'Black Nativity' Shepherds Sing Michael Jackson Songs

The holiday brings out performing arts staples: Handel's Messiah, The Nutcracker, and Langston Hughes' Black Nativity. For years, theaters have transformed Hughes' original script — adding songs and changing settings. San Francisco's Lorraine Hansberry Theatre features shepherds singing Michael Jackson tunes, and an act set in a contemporary urban African-American church.

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RENEE MONTAGNE, host:

This is the season of gifts, lights and theatrical productions with Christmas themes. There's the Nutcracker�

(Soundbite of song, "Dance of the Sugarplum Fairy")

MONTAGNE: Also, Handel's "Messiah."

(Soundbite of song, "Hallelujah Chorus")

Unidentified Group: (Singing) Hallelujah, hallelujah, hallelujah, hallelujah, hallelujah.

MONTAGNE: And all across the country African-American theaters, churches and colleges groups are performing rollicking gospel versions of another traditional Christmas story: "Black Nativity," written by Langston Hughes. One of those productions is in its 11th season at a theater in San Francisco. Lisa Morehouse was there.

(Soundbite of stage play, "Black Nativity")

(Soundbite of music)

Unidentified Woman #1: (Singing) It was a time for the savior to be born, but there was no room.

Unidentified Group: (Singing) No room.

LISA MOREHOUSE: It's pretty common and lucrative for performing arts groups to put on holiday shows. But Stanley Williams, the artistic director of the Lorraine Hansberry Theatre, thinks many of those performances are missing something.

Mr. STANLEY WILLIAMS (Artistic director, Lorraine Hansberry Theatre): When I go see "Christmas Carol," you know, one would think that America consists of only white people, to be really quite frank with you. In "Black Nativity" you really get to see another perspective.

(Soundbite of stage play, "Black Nativity")

(Soundbite of music)

Unidentified Woman #1: (Singing) No room.

Unidentified Group: (Singing) No room.

Unidentified Woman #1: (Singing) It was a time for the savior to be born, but there was no room.

Unidentified Group: (Singing) No room.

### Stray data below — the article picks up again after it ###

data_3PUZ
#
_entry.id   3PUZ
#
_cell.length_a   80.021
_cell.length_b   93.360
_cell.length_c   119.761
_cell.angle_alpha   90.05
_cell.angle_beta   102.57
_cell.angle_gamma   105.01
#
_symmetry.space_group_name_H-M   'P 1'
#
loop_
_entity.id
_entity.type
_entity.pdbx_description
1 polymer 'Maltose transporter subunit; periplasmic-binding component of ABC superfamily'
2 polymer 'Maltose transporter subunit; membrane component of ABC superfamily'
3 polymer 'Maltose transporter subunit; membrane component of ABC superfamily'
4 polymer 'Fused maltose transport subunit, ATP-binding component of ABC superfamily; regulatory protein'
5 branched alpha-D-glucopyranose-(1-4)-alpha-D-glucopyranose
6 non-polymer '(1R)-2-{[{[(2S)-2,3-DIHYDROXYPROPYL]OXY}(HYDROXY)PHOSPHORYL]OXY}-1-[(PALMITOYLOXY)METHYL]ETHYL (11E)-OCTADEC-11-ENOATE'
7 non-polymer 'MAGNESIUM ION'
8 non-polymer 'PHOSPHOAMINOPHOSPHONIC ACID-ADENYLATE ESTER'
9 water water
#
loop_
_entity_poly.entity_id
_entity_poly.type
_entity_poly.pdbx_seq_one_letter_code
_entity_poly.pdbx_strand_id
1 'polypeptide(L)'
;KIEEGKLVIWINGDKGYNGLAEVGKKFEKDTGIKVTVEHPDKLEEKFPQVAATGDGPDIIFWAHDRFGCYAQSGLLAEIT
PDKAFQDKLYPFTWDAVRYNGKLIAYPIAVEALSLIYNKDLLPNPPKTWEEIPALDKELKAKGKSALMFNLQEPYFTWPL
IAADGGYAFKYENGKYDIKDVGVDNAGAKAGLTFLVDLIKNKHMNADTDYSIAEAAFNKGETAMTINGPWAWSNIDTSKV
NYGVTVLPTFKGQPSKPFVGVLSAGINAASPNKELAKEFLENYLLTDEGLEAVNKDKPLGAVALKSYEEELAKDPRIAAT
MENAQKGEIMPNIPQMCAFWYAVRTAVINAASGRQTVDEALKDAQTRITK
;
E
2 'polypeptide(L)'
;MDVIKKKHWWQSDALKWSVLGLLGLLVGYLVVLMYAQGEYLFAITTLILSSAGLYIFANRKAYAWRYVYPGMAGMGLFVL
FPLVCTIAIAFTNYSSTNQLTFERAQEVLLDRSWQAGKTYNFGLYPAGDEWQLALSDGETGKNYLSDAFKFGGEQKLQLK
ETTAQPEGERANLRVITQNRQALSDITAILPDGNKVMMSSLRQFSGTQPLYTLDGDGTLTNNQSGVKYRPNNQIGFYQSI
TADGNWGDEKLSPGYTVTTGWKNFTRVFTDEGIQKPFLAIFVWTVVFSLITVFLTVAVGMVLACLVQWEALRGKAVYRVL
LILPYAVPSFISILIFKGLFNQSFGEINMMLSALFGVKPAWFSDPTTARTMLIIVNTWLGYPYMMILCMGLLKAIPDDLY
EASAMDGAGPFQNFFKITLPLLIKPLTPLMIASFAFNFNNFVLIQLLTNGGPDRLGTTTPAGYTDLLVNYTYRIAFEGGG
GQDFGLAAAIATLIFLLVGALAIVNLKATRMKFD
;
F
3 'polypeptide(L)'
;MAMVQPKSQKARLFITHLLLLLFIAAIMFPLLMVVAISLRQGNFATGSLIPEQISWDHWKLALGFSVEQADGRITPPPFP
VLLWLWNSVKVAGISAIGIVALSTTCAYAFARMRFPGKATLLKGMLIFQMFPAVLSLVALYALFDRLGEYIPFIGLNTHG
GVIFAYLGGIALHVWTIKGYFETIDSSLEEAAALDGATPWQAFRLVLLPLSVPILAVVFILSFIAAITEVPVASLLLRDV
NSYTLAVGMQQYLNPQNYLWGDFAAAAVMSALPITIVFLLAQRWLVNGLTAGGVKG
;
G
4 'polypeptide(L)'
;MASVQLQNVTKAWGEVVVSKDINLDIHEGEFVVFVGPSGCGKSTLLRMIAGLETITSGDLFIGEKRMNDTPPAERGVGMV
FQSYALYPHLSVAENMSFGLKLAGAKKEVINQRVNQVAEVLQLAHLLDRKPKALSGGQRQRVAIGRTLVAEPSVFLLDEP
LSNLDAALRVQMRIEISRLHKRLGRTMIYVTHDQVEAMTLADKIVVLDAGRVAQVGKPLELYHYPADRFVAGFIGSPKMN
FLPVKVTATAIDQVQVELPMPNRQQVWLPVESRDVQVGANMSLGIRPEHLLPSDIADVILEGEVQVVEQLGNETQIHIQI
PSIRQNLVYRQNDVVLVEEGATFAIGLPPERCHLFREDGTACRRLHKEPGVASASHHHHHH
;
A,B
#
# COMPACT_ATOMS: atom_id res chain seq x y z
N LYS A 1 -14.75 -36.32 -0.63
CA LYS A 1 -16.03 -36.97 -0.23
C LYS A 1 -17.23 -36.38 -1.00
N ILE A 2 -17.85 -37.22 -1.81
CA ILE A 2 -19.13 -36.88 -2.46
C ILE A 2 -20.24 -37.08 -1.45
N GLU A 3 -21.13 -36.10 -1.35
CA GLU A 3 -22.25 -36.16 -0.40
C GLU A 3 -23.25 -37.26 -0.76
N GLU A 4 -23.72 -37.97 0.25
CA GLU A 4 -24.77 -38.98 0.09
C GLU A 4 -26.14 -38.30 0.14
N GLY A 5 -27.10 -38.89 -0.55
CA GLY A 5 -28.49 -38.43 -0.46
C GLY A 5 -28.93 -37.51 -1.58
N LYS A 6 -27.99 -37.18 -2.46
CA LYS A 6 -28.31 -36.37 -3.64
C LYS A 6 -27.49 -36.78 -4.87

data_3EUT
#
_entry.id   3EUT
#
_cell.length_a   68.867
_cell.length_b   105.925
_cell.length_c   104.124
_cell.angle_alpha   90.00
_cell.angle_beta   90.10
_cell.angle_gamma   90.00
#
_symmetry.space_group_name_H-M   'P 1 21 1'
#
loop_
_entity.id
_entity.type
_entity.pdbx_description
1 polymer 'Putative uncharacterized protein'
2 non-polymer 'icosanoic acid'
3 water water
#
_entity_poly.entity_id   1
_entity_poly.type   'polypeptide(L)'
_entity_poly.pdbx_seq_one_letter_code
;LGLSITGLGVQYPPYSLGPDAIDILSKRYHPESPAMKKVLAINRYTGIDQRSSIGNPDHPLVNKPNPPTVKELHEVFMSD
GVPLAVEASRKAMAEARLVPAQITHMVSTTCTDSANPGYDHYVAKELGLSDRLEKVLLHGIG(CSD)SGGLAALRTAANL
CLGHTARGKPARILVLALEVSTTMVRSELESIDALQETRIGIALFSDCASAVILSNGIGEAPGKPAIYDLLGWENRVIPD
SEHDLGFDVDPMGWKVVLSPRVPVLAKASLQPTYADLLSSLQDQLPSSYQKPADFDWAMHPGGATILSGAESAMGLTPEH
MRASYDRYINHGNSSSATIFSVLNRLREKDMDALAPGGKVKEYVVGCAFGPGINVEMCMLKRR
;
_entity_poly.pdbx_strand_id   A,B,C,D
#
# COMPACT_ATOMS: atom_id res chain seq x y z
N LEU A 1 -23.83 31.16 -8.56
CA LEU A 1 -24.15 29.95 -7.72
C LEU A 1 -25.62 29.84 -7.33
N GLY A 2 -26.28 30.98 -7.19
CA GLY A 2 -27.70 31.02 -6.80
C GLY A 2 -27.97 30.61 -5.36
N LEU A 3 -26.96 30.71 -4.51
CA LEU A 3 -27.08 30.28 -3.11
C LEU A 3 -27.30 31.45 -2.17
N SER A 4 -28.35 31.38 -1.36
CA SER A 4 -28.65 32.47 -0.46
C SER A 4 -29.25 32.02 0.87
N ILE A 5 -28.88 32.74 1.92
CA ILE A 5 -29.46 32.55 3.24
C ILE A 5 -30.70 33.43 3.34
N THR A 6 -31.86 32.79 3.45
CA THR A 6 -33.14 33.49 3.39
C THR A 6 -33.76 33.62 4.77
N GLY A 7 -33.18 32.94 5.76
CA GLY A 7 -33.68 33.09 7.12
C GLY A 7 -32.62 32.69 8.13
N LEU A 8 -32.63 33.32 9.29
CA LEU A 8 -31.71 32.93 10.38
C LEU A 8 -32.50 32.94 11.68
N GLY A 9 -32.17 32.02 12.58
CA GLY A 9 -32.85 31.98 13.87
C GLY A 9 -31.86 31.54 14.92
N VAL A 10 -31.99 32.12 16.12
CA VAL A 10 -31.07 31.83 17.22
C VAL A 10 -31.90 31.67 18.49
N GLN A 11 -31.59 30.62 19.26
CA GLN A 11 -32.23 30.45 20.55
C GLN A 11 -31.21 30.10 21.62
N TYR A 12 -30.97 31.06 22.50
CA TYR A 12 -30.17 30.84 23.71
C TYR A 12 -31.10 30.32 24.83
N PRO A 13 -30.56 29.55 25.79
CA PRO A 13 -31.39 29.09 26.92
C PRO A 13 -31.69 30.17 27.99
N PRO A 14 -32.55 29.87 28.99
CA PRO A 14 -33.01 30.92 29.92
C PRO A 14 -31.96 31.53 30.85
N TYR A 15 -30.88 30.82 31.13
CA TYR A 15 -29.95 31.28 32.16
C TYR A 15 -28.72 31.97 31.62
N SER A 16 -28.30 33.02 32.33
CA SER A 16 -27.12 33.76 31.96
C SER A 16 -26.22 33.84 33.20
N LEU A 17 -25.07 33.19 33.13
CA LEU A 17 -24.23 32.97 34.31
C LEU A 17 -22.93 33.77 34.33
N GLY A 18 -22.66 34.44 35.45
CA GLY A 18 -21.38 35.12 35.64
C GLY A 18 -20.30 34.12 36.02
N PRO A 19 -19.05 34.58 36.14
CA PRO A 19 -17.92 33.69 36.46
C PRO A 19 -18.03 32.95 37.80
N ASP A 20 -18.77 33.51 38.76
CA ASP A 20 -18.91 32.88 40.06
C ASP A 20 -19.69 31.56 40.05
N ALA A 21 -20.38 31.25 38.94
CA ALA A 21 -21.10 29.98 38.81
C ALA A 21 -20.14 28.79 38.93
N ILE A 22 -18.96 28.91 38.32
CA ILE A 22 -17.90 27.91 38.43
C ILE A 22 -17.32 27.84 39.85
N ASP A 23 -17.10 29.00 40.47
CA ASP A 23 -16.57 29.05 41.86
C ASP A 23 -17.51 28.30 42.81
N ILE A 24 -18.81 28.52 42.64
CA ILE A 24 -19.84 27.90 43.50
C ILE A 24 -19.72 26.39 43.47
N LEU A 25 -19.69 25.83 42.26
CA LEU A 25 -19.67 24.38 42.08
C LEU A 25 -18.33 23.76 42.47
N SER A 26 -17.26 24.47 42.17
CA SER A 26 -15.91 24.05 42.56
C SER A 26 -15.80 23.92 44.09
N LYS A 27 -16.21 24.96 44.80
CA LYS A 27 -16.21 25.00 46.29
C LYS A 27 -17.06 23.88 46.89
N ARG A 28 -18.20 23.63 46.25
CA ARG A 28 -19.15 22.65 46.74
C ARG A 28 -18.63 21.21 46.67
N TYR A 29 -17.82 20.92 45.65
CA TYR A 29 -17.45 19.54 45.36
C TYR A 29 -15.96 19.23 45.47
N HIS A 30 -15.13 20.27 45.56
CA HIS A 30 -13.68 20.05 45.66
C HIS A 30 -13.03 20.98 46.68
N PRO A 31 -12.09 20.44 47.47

Unidentified Woman #1: (Singing) No room.

Unidentified Group: (Singing) No room.

MOREHOUSE: Langston Hughes' "Black Nativity" premiered on Broadway in 1961. Every year, it plays in cities across the country, from Seattle to Birmingham. Boston's production is 40 years old. Hughes' original script often gets adapted and modernized. The Lorraine Hansberry Theatre's version always includes wayward shepherds. They find their way to the baby Jesus by singing songs by musicians who've died in the past year.

(Soundbite of stage play, "Black Nativity")

(Soundbite of song, "Man in the Mirror")

Unidentified Man #1: (Singing) 'Cause they got nowhere to go. That's why I want you to know, I'm starting with the man in the mirror.

MOREHOUSE: One of the shepherds is played by 16-year-old cast member Darius Johnson.

Mr. DARIUS JOHNSON (Actor): Don't get me wrong. Christmas motets and the Latin Mass and everything, that's great. It's beautiful. But when it comes down to the birth of the Savior, I want to hear it told to me, not just hear the "Ave Maria, Gratia Plena."

MOREHOUSE: The first act of the play is a contemporary take on the biblical story of Mary and Joseph's journey to the manger and the birth of Christ.

(Soundbite of stage play, "Black Nativity")

Unidentified Man #2: This gospel church, where his word is spread, is but an extension of his manger.

(Singing) Whoa.

Unidentified Group: (Singing) Whoa, my God, God is good.

MOREHOUSE: The second act takes place in an urban black church with deacons and ushers and women in their best hats.

(Soundbite of stage play, "Black Nativity")

(Soundbite of music)

Unidentified Woman #2: (Singing) God be with you till we meet again. We're so...

Unidentified Group: (Singing) Glad you came here tonight. Everything will be all right.

Unidentified Woman #2: (Singing) Oh, God.

Unidentified Group: (Singing) God be with you till we meet again.

MOREHOUSE: Artistic director Stanley Williams hopes "Black Nativity" will draw African-American audiences that don't always go to the theater and keep them coming after the holiday season.

For NPR News, I'm Lisa Morehouse.

(Soundbite of stage play, "Black Nativity")

(Soundbite of music)

Unidentified Group: (Singing) May the Lord God bless you real good. Oh, real good. Real good. Real good. Real good. May the Lord God bless you real good. Real good. Real good. May the Lord God bless you real...

Unidentified Woman #2: (Singing) ...good.

Unidentified Group: (Singing) ...good.

(Soundbite of applause)

MONTAGNE: This is NPR News.

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